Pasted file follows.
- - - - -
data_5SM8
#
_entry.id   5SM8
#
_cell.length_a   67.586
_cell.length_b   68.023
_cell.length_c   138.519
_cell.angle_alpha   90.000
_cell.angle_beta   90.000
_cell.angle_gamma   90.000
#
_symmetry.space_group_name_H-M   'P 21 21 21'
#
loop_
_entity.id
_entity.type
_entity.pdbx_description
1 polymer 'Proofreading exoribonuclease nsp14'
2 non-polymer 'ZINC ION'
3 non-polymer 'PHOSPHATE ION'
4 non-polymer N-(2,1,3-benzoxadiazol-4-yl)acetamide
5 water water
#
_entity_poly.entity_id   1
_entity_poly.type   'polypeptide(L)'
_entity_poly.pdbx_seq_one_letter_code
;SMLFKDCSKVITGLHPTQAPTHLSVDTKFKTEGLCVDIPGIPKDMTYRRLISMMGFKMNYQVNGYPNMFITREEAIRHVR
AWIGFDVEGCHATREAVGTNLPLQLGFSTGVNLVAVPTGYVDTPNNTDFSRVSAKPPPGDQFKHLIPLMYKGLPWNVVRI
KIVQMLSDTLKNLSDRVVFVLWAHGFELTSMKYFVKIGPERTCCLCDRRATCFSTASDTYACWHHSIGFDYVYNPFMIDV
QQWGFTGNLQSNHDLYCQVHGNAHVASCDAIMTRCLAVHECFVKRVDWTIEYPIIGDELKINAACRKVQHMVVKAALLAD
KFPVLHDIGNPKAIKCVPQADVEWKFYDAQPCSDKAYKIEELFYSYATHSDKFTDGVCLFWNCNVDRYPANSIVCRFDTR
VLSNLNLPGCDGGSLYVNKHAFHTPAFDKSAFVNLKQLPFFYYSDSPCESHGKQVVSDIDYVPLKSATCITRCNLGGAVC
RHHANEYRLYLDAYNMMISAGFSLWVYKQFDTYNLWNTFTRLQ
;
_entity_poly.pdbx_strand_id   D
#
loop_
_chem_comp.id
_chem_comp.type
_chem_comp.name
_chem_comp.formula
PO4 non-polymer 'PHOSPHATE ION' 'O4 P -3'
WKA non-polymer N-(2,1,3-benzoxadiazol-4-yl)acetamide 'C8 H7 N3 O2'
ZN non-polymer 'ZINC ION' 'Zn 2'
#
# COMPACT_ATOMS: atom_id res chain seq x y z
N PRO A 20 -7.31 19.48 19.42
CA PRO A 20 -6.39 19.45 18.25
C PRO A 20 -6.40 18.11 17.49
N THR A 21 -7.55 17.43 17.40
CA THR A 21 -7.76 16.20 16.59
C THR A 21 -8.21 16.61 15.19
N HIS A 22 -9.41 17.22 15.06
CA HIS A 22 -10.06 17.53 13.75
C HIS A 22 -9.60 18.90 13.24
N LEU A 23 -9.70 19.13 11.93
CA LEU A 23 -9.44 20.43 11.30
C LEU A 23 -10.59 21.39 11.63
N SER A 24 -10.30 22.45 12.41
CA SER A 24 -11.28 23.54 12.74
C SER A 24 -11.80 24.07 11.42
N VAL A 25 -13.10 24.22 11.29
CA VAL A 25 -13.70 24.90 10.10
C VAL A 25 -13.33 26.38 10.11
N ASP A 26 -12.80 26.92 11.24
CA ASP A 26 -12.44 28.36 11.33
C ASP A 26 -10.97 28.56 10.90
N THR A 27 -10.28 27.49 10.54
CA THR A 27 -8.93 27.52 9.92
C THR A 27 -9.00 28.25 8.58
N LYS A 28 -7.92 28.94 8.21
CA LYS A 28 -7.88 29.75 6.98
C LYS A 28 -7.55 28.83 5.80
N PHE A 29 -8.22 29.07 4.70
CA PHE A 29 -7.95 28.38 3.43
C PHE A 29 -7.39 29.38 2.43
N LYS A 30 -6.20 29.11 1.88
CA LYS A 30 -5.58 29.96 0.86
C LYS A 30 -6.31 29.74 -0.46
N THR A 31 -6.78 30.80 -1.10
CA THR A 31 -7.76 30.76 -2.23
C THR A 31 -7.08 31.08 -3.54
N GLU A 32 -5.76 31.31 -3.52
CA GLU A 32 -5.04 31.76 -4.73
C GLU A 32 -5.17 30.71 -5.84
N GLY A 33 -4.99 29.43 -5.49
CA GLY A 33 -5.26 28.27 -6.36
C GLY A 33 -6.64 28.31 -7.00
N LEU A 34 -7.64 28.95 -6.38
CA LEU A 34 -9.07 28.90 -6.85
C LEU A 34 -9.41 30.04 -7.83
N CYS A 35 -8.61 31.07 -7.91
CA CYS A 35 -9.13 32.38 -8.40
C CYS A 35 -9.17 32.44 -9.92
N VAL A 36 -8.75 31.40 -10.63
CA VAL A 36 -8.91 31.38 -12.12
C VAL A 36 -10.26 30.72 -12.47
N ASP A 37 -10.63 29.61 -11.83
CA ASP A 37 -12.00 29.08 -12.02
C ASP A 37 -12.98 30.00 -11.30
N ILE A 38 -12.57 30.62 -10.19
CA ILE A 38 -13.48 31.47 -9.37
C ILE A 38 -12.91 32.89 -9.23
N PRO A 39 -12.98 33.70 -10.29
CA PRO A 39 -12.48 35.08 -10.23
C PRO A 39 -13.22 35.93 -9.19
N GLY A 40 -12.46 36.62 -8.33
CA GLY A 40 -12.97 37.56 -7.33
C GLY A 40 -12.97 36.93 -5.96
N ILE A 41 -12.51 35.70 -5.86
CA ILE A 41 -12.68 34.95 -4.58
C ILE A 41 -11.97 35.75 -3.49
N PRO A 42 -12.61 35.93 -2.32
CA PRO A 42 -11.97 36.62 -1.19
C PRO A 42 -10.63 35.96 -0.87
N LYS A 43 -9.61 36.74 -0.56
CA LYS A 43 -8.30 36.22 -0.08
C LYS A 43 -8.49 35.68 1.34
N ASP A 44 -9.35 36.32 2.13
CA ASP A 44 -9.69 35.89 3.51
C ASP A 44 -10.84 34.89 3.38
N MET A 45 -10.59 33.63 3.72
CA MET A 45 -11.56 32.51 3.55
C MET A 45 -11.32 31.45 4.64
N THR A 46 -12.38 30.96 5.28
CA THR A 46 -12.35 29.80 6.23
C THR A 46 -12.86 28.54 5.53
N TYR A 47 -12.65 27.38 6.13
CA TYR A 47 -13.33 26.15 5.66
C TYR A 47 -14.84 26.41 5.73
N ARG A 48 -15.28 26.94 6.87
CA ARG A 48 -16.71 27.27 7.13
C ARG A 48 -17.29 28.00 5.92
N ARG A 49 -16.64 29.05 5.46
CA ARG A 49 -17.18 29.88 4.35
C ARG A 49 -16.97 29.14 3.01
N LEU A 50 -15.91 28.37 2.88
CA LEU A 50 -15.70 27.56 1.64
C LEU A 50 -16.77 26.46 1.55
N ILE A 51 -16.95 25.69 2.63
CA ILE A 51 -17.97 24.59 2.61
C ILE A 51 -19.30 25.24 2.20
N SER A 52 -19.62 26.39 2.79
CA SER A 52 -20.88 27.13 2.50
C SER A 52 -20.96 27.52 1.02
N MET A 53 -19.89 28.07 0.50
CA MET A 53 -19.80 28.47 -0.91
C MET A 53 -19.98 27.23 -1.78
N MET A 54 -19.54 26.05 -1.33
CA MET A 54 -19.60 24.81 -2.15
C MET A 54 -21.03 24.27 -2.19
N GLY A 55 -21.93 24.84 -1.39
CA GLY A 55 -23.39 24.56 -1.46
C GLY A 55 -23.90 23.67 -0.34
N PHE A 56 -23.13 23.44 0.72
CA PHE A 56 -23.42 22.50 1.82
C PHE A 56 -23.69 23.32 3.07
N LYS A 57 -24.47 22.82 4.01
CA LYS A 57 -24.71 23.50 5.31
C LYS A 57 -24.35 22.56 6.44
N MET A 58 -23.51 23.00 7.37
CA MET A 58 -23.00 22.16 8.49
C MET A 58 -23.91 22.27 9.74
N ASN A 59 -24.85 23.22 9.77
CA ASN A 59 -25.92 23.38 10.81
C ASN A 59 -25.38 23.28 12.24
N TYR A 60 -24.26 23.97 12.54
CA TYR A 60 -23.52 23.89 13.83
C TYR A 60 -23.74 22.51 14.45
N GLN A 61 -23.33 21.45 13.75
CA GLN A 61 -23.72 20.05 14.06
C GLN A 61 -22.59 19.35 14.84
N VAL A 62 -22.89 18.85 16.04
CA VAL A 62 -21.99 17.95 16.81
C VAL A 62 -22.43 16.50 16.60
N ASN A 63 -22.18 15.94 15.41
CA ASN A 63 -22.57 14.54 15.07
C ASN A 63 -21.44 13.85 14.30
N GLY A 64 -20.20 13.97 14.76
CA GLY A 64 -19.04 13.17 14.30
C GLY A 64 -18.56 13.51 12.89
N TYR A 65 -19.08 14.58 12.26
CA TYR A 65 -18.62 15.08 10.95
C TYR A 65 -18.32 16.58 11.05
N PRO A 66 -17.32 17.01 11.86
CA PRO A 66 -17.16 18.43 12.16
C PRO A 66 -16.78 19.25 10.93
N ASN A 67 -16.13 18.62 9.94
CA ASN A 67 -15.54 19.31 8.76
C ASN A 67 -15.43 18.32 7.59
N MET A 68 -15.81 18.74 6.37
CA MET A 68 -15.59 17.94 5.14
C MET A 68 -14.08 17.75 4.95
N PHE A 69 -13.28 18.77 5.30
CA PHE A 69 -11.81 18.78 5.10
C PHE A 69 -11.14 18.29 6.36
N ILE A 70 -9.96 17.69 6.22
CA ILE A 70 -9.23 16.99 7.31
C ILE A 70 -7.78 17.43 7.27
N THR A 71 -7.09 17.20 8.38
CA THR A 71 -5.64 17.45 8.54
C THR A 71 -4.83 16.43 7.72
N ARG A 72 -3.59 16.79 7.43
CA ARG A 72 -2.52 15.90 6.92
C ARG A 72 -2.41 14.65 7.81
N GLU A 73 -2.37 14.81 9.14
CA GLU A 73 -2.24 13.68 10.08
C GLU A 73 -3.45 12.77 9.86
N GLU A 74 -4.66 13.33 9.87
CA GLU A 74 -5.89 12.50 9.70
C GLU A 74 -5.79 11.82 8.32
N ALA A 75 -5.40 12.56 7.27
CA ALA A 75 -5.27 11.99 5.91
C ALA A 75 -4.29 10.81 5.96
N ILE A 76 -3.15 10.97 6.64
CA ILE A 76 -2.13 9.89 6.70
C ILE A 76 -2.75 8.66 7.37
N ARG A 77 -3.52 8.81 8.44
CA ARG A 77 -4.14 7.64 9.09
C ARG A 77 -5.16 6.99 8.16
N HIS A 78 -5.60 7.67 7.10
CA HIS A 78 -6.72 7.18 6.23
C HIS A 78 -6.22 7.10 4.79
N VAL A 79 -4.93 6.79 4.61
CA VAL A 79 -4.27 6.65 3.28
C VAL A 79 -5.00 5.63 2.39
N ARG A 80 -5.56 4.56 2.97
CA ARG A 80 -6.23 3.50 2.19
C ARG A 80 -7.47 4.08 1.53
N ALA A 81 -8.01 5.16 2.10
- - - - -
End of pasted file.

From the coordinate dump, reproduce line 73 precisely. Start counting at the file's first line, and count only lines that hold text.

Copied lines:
C LYS A 28 -7.55 28.83 5.80